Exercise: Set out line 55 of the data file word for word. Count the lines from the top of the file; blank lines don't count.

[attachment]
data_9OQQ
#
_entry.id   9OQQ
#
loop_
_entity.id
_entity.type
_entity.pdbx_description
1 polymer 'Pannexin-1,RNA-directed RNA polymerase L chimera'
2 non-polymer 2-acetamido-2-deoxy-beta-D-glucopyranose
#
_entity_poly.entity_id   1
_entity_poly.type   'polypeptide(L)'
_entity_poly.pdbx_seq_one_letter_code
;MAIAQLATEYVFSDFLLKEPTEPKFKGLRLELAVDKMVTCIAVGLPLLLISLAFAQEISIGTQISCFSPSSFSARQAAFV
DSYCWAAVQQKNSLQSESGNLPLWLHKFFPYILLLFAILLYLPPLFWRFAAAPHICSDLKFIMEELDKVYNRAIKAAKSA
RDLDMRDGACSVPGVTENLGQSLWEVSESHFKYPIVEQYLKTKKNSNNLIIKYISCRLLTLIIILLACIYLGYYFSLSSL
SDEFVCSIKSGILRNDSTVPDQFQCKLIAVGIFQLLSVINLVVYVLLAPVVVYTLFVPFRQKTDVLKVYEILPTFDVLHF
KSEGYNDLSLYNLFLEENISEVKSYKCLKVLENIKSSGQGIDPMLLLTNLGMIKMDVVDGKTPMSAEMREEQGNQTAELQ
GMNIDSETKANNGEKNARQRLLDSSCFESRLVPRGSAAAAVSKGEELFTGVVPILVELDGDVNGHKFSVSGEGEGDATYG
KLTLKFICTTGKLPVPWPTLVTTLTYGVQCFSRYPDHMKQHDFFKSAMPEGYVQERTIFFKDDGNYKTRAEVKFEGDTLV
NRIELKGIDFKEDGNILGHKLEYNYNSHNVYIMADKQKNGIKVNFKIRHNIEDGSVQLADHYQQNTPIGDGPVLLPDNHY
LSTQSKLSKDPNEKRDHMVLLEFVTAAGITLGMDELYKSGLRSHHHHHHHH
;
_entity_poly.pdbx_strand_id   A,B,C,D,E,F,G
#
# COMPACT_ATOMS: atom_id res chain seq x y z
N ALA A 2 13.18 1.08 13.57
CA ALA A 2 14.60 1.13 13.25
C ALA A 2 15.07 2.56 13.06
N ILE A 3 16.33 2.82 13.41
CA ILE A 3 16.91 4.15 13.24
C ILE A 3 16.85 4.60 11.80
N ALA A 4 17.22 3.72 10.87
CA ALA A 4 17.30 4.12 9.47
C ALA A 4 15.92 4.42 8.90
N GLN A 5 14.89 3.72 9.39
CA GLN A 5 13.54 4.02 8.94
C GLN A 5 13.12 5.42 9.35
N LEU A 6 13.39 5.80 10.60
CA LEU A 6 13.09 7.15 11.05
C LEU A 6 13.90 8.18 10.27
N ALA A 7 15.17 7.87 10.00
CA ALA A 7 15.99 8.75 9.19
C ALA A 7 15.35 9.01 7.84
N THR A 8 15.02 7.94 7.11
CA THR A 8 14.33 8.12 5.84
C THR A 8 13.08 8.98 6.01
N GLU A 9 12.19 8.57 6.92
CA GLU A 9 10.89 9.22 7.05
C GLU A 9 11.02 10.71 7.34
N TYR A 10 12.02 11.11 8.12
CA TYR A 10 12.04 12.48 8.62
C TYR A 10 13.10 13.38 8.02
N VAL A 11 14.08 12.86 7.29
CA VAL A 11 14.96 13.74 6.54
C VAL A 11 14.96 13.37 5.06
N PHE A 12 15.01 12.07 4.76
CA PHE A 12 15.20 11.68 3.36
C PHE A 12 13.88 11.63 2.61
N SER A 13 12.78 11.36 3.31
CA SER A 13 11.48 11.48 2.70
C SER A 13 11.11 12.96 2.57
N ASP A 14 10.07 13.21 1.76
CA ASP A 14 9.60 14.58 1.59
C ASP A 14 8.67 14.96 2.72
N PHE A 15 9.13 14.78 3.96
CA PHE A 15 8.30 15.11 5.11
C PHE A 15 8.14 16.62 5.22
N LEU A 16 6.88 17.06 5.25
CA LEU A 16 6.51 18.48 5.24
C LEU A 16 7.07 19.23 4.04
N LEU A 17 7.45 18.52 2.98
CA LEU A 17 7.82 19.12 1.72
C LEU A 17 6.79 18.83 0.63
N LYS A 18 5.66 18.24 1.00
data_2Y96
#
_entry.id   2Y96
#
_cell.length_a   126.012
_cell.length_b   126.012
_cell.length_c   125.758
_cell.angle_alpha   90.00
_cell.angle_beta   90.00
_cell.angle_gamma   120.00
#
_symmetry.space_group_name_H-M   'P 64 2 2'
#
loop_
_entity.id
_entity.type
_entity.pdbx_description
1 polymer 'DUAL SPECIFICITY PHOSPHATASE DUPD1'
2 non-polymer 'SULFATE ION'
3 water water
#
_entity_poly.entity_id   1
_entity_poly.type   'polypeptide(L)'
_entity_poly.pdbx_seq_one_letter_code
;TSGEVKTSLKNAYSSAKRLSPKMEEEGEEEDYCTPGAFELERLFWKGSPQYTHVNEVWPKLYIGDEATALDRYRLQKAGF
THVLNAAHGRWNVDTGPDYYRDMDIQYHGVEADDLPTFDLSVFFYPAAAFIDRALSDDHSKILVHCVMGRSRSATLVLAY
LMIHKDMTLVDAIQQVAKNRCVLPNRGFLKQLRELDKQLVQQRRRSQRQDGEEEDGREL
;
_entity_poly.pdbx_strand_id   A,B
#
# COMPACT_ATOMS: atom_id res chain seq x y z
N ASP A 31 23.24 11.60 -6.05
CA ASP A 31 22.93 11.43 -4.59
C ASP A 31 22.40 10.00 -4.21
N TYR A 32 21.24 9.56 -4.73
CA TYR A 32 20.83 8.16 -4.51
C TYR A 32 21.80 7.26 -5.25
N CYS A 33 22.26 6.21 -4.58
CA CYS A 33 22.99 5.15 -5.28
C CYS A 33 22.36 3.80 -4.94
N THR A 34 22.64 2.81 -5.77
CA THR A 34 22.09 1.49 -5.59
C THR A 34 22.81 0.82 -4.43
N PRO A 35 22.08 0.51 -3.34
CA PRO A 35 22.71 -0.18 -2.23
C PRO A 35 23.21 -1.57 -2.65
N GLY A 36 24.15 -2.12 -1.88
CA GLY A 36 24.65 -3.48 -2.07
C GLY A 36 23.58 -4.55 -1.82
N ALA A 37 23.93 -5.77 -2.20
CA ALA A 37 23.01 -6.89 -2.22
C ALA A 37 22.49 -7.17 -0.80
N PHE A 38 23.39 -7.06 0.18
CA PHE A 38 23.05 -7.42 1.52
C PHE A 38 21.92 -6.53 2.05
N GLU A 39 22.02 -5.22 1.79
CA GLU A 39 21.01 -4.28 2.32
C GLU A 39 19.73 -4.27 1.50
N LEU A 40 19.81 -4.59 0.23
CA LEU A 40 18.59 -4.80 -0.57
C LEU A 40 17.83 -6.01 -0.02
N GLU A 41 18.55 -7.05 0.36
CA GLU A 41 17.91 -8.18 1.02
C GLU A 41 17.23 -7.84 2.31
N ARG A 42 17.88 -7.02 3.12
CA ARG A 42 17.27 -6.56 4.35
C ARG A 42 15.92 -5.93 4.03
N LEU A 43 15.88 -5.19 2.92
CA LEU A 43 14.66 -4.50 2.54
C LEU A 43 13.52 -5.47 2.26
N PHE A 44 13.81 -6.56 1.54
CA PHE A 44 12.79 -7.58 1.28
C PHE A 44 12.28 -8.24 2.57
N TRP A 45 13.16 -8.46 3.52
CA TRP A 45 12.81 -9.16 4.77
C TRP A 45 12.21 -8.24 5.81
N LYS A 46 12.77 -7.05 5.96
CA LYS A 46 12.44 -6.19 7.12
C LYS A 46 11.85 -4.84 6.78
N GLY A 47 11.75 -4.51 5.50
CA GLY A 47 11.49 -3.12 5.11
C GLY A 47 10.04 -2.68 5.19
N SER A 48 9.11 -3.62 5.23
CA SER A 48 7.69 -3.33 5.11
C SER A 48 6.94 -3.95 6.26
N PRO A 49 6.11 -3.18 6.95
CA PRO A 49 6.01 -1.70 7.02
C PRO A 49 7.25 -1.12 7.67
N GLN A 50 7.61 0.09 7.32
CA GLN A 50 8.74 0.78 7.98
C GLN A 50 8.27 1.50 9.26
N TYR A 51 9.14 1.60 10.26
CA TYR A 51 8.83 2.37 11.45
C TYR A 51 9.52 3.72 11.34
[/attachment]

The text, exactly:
N VAL A 11 14.08 12.86 7.29